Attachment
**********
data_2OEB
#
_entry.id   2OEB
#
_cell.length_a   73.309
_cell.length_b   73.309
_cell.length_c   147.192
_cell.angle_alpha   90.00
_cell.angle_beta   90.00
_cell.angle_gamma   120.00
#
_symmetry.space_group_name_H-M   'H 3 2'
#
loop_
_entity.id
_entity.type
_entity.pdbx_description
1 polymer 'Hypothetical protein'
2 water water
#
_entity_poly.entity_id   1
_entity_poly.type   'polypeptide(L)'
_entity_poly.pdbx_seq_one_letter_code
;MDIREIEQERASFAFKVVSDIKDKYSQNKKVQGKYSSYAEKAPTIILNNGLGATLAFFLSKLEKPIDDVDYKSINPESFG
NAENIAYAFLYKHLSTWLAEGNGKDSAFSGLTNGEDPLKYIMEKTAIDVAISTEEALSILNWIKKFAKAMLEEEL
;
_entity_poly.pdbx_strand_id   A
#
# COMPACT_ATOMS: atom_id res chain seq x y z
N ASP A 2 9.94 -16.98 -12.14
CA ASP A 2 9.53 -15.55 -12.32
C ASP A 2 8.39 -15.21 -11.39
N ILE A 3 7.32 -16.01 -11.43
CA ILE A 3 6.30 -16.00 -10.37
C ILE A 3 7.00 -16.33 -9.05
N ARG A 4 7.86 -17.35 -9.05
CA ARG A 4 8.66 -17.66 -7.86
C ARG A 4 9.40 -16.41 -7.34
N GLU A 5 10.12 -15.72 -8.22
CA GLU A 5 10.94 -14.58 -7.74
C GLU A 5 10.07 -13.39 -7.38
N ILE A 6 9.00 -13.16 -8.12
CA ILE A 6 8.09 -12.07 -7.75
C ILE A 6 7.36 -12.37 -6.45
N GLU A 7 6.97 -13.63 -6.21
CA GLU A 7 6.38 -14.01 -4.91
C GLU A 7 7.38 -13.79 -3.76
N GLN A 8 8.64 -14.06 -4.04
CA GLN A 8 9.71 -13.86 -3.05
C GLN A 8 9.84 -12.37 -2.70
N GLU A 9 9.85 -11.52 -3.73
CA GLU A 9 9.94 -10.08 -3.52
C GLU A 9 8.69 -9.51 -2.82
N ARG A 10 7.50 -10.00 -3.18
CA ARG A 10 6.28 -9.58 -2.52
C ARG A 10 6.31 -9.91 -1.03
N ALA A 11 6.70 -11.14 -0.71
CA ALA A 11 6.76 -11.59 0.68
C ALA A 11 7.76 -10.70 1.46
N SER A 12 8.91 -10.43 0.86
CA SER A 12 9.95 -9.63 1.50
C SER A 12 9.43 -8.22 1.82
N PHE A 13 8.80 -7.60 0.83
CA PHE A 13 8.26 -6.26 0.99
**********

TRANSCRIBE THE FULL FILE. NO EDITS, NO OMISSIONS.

data_2OEB
#
_entry.id   2OEB
#
_cell.length_a   73.309
_cell.length_b   73.309
_cell.length_c   147.192
_cell.angle_alpha   90.00
_cell.angle_beta   90.00
_cell.angle_gamma   120.00
#
_symmetry.space_group_name_H-M   'H 3 2'
#
loop_
_entity.id
_entity.type
_entity.pdbx_description
1 polymer 'Hypothetical protein'
2 water water
#
_entity_poly.entity_id   1
_entity_poly.type   'polypeptide(L)'
_entity_poly.pdbx_seq_one_letter_code
;MDIREIEQERASFAFKVVSDIKDKYSQNKKVQGKYSSYAEKAPTIILNNGLGATLAFFLSKLEKPIDDVDYKSINPESFG
NAENIAYAFLYKHLSTWLAEGNGKDSAFSGLTNGEDPLKYIMEKTAIDVAISTEEALSILNWIKKFAKAMLEEEL
;
_entity_poly.pdbx_strand_id   A
#
# COMPACT_ATOMS: atom_id res chain seq x y z
N ASP A 2 9.94 -16.98 -12.14
CA ASP A 2 9.53 -15.55 -12.32
C ASP A 2 8.39 -15.21 -11.39
N ILE A 3 7.32 -16.01 -11.43
CA ILE A 3 6.30 -16.00 -10.37
C ILE A 3 7.00 -16.33 -9.05
N ARG A 4 7.86 -17.35 -9.05
CA ARG A 4 8.66 -17.66 -7.86
C ARG A 4 9.40 -16.41 -7.34
N GLU A 5 10.12 -15.72 -8.22
CA GLU A 5 10.94 -14.58 -7.74
C GLU A 5 10.07 -13.39 -7.38
N ILE A 6 9.00 -13.16 -8.12
CA ILE A 6 8.09 -12.07 -7.75
C ILE A 6 7.36 -12.37 -6.45
N GLU A 7 6.97 -13.63 -6.21
CA GLU A 7 6.38 -14.01 -4.91
C GLU A 7 7.38 -13.79 -3.76
N GLN A 8 8.64 -14.06 -4.04
CA GLN A 8 9.71 -13.86 -3.05
C GLN A 8 9.84 -12.37 -2.70
N GLU A 9 9.85 -11.52 -3.73
CA GLU A 9 9.94 -10.08 -3.52
C GLU A 9 8.69 -9.51 -2.82
N ARG A 10 7.50 -10.00 -3.18
CA ARG A 10 6.28 -9.58 -2.52
C ARG A 10 6.31 -9.91 -1.03
N ALA A 11 6.70 -11.14 -0.71
CA ALA A 11 6.76 -11.59 0.68
C ALA A 11 7.76 -10.70 1.46
N SER A 12 8.91 -10.43 0.86
CA SER A 12 9.95 -9.63 1.50
C SER A 12 9.43 -8.22 1.82
N PHE A 13 8.80 -7.60 0.83
CA PHE A 13 8.26 -6.26 0.99